The parotid secretory protein BPIFA2 is a salivary surfactant that affects lipopolysaccharide action

Seshagiri Rao Nandula, Ian Huxford, Thomas T. Wheeler, Conrado Aparicio, Sven Ulrik Gorr

Research output: Contribution to journalArticlepeer-review

Abstract

New Findings: What is the central question of this study? The salivary protein BPIFA2 binds lipopolysaccharide, but its physiological function is not known. This study uses a new knockout mouse model to explore the physiological role of BPIFA2 in the oral cavity and systemic physiology. What is the main finding and its importance? BPIFA2 is a crucial surfactant in mouse saliva. In its absence, saliva exhibits the surface tension of water. Depletion of BPIFA2 affects salivary and ingested lipopolysaccharide and leads to systemic sequelae that include increased insulin secretion and metabolomic changes. These results suggest that the lipopolysaccharide-binding activity of BPIFA2 affects the activity of ingested lipopolysaccharide in the intestine and that BPIFA2 depletion causes mild metabolic endotoxaemia. Abstract: Saliva plays important roles in the mastication, swallowing and digestion of food, speech and lubrication of the oral mucosa, antimicrobial and anti-inflammatory activities, and the control of body temperature in grooming animals. The salivary protein BPIFA [BPI fold containing family A member 2; former names: parotid secretory protein (PSP), SPLUN2 and C20orf70] is related to lipid-binding and lipopolysaccharide (LPS)-binding proteins expressed in the mucosa. Indeed, BPIFA2 binds LPS, but the physiological role of BPIFA2 remains to be determined. To address this question, Bpifa2 knockout (Bpifa2tm1(KOMP)Vlcg) (KO) mice were phenotyped, with emphasis on the saliva and salivary glands. Stimulated whole saliva collected from KO mice was less able to spread on a hydrophobic surface than wild-type saliva, and the surface tension of KO saliva was close to that of water. These data suggest that BPIFA2 is a salivary surfactant that is mainly responsible for the low surface tension of mouse saliva. The reduced surfactant activity of KO saliva did not affect consumption of dry food or grooming, but saliva from KO mice contained less LPS than wild-type saliva. Indeed, mice lacking BPIFA2 responded to ingested LPS with an increased stool frequency, suggesting that BPIFA2 plays a role in the solubilization and activity of ingested LPS. Consistent with these findings, BPIFA2-depleted mice also showed increased insulin secretion and metabolomic changes that were consistent with a mild endotoxaemia. These results support the distal physiological function of a salivary protein and reinforce the connection between oral biology and systemic disease.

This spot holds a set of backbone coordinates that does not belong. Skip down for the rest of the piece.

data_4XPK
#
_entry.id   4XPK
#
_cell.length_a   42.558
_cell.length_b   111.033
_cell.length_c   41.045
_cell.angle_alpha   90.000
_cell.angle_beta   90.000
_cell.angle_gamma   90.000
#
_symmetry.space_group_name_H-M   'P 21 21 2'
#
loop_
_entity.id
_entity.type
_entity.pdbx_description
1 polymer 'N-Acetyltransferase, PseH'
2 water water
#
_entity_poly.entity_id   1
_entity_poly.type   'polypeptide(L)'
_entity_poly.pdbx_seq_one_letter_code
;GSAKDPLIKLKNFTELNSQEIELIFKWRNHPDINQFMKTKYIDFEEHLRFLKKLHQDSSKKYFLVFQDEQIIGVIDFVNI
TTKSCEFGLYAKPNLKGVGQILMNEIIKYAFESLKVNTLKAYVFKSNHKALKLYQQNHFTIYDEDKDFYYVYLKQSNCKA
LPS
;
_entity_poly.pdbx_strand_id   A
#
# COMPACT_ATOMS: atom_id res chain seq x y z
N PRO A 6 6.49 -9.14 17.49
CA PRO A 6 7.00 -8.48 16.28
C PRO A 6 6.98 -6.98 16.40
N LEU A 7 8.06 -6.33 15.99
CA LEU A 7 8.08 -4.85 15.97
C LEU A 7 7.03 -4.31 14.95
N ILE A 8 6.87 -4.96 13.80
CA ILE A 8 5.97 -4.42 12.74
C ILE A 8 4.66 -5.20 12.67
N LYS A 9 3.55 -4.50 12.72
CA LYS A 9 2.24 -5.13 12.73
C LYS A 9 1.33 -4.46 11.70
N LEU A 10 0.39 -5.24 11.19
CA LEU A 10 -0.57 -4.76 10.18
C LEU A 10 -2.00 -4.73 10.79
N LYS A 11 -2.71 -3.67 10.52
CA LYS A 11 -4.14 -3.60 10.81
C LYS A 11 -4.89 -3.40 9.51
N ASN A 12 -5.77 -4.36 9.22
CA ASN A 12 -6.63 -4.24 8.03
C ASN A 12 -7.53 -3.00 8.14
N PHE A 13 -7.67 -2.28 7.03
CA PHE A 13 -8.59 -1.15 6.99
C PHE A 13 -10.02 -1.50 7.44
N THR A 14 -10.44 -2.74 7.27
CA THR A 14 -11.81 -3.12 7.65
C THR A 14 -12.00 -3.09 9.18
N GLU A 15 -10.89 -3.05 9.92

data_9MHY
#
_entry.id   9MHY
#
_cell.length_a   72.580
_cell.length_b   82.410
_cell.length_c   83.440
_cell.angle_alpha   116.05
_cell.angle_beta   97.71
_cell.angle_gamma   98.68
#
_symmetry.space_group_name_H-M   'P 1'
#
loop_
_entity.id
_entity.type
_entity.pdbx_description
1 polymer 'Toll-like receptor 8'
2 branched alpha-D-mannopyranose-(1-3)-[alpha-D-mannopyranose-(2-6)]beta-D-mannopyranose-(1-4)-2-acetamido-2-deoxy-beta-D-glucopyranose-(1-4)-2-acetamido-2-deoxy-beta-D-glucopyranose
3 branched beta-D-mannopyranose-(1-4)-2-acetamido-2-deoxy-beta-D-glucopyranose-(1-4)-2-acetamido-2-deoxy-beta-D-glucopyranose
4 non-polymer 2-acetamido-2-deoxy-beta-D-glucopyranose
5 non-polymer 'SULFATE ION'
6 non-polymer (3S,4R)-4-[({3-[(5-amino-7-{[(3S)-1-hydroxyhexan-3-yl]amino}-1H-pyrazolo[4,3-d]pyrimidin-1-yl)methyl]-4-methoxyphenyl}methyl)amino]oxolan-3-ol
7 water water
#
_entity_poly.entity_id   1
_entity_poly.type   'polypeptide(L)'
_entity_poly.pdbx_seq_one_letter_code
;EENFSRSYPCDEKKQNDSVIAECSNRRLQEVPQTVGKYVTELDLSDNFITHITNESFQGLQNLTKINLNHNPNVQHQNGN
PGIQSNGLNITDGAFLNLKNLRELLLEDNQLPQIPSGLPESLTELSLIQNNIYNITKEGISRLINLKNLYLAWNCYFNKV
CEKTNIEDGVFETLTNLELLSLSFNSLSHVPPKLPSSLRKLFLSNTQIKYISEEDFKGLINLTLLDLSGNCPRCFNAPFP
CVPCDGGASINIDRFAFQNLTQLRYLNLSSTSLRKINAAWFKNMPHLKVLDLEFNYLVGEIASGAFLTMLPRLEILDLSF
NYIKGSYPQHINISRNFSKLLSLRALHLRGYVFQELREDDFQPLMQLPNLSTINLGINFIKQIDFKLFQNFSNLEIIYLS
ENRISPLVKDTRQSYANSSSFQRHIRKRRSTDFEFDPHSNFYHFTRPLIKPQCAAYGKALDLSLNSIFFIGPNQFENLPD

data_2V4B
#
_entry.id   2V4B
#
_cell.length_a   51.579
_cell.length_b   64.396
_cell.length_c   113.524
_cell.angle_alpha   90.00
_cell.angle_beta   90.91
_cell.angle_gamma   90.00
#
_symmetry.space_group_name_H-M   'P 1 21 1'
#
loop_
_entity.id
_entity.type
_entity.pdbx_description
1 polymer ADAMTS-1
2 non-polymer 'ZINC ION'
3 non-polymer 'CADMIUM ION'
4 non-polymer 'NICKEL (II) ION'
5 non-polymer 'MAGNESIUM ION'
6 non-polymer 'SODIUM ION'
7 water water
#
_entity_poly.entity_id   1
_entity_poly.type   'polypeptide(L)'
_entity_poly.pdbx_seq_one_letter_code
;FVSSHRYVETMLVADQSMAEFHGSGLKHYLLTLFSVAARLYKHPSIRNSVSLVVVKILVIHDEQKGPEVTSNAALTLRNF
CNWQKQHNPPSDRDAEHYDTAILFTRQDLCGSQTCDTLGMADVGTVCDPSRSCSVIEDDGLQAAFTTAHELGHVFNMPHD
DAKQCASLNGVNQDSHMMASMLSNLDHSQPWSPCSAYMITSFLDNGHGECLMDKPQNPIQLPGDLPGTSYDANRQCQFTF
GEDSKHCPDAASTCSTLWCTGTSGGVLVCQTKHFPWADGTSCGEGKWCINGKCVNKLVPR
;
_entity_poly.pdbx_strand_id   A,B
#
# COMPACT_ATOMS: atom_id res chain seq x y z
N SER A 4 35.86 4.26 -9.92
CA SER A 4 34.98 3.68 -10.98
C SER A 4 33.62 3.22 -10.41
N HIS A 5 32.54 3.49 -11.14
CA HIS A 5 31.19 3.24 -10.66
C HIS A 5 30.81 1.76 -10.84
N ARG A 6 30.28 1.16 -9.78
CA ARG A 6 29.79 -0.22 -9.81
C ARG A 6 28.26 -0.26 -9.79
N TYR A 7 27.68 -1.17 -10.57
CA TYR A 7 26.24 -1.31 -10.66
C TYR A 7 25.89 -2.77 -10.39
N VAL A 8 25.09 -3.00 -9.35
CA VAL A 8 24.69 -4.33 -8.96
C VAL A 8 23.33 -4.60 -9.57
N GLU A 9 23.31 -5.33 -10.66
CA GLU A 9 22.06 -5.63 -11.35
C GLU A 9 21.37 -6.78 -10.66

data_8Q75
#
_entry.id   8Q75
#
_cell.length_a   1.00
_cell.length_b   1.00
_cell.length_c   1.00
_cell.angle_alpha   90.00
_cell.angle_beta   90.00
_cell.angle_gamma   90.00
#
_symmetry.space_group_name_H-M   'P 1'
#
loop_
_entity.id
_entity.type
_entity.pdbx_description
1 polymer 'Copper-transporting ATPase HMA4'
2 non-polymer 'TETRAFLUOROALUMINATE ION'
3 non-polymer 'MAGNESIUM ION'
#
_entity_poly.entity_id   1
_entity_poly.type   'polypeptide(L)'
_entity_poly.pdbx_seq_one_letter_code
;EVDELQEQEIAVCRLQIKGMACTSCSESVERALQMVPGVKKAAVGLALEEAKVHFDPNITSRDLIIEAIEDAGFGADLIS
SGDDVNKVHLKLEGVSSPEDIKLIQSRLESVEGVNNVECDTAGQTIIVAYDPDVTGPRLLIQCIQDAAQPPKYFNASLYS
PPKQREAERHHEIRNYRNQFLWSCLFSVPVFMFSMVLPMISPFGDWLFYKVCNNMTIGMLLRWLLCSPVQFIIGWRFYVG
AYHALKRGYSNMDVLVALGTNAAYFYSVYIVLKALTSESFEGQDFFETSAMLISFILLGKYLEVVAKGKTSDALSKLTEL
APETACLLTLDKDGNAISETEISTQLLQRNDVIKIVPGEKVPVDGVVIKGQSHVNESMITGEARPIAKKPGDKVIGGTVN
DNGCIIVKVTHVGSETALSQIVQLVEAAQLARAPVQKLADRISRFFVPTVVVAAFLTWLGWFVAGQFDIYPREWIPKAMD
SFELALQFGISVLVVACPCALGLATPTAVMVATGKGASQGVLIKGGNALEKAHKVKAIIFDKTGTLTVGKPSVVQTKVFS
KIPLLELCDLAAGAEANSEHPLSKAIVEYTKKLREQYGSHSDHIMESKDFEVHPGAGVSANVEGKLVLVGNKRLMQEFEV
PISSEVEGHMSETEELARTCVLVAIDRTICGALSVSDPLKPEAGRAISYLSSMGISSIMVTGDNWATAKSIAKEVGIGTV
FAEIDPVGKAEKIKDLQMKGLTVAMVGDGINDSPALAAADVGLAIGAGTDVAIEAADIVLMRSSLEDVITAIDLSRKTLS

Original languageEnglish (US)
Pages (from-to)1280-1292
Number of pages13
JournalExperimental Physiology
Volume105
Issue number8
DOIs
StatePublished - Aug 1 2020

Keywords

  • contact angle
  • insulin
  • lipopolysaccharide
  • metabolome
  • surface tension

PubMed: MeSH publication types

  • Journal Article

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